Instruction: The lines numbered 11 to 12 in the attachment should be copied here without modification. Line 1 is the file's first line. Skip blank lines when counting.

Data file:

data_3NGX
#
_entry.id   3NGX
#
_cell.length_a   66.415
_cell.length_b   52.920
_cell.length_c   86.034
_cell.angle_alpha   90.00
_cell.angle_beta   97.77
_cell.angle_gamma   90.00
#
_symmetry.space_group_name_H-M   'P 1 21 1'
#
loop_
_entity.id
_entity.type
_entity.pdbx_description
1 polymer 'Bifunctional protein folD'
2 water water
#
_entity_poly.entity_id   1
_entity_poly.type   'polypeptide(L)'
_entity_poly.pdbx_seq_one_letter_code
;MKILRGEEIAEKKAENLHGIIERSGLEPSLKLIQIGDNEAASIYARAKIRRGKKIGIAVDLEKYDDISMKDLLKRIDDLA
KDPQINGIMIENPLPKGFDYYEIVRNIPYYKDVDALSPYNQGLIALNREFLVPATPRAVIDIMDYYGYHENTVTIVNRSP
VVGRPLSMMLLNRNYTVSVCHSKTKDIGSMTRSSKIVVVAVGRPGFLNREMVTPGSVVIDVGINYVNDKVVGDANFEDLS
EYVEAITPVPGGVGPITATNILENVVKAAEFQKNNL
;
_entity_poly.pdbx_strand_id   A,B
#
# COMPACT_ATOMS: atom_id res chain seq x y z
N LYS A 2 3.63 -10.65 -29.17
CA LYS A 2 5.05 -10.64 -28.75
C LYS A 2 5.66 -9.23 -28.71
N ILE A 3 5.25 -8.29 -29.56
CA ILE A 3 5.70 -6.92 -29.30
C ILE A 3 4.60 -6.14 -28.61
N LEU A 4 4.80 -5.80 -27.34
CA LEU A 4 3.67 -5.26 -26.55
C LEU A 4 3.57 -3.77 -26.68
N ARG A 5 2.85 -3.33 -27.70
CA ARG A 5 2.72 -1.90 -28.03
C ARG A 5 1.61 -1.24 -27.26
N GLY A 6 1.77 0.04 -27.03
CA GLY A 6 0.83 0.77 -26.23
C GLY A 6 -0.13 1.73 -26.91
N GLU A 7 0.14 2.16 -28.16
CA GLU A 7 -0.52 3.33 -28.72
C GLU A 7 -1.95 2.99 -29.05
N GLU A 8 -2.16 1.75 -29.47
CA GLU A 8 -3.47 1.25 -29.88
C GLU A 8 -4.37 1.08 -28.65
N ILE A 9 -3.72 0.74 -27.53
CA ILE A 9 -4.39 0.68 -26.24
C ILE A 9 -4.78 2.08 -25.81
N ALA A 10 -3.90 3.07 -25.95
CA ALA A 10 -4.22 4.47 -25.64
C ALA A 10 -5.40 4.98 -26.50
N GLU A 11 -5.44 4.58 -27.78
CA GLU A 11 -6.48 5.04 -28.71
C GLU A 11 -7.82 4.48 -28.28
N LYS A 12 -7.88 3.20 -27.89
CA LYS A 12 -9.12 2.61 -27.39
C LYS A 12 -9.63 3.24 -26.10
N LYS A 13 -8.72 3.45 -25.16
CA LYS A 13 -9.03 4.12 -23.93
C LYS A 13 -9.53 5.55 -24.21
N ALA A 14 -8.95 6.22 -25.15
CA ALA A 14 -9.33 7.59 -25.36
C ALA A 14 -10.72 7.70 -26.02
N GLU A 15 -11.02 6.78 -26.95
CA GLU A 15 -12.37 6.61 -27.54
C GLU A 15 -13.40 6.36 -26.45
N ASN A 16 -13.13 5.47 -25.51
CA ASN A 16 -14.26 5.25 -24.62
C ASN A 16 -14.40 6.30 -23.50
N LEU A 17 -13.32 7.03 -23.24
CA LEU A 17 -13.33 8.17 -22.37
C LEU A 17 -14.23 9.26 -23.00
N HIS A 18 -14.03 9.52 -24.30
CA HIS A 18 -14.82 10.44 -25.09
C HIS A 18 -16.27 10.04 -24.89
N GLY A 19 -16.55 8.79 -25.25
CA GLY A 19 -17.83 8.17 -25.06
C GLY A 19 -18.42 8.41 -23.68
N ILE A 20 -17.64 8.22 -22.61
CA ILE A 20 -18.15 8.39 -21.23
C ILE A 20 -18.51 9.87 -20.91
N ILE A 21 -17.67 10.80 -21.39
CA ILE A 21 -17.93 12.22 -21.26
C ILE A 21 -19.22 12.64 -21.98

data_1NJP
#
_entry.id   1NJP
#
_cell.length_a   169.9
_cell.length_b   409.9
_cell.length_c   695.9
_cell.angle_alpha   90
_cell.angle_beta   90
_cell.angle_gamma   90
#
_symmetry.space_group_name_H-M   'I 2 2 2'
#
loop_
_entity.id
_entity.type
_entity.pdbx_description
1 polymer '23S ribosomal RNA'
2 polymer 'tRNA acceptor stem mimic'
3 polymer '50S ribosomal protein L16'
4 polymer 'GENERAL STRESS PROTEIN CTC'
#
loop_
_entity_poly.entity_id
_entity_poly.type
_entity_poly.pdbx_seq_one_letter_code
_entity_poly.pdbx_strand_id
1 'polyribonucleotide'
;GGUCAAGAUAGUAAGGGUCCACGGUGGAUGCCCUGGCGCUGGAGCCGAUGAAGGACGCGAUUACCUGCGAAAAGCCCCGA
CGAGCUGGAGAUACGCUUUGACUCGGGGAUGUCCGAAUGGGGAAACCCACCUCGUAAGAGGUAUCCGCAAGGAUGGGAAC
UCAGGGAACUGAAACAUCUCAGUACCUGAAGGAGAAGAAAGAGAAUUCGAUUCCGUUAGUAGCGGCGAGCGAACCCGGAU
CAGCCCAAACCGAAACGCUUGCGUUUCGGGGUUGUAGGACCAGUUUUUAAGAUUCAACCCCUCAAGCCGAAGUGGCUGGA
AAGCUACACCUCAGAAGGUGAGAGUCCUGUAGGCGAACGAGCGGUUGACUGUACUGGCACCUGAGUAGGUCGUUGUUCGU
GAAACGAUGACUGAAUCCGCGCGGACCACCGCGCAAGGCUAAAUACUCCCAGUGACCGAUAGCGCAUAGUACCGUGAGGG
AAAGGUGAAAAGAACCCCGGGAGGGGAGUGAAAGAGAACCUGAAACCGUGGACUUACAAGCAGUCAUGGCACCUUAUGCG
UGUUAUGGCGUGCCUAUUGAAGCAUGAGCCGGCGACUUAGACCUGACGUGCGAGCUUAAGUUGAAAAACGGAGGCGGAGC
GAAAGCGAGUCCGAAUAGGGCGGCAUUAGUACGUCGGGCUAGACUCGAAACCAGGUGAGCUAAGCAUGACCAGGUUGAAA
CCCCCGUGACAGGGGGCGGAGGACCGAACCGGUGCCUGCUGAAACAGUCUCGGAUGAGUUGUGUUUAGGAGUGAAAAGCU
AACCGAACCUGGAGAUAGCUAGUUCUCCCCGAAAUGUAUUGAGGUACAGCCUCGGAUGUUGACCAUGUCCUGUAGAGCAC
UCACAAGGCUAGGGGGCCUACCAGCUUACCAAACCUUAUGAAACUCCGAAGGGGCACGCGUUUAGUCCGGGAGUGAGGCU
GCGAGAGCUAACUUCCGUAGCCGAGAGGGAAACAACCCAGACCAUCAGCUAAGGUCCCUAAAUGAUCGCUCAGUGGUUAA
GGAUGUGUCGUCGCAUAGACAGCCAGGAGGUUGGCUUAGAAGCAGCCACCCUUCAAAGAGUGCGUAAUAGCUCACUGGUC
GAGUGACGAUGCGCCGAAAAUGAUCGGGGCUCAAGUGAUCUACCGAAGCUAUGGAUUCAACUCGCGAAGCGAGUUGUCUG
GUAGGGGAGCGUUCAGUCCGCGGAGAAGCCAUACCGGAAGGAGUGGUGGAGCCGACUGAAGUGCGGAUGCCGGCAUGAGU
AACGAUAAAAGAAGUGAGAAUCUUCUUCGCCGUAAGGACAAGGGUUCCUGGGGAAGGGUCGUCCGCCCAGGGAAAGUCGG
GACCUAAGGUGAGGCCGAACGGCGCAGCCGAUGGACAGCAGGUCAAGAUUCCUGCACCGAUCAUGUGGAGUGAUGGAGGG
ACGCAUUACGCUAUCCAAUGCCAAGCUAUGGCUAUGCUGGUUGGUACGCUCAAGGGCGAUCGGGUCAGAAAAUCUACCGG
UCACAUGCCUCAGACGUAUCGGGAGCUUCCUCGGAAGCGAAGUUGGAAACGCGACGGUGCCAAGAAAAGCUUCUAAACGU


#
_symmetry.space_group_name_H-M   'P 1 21 1'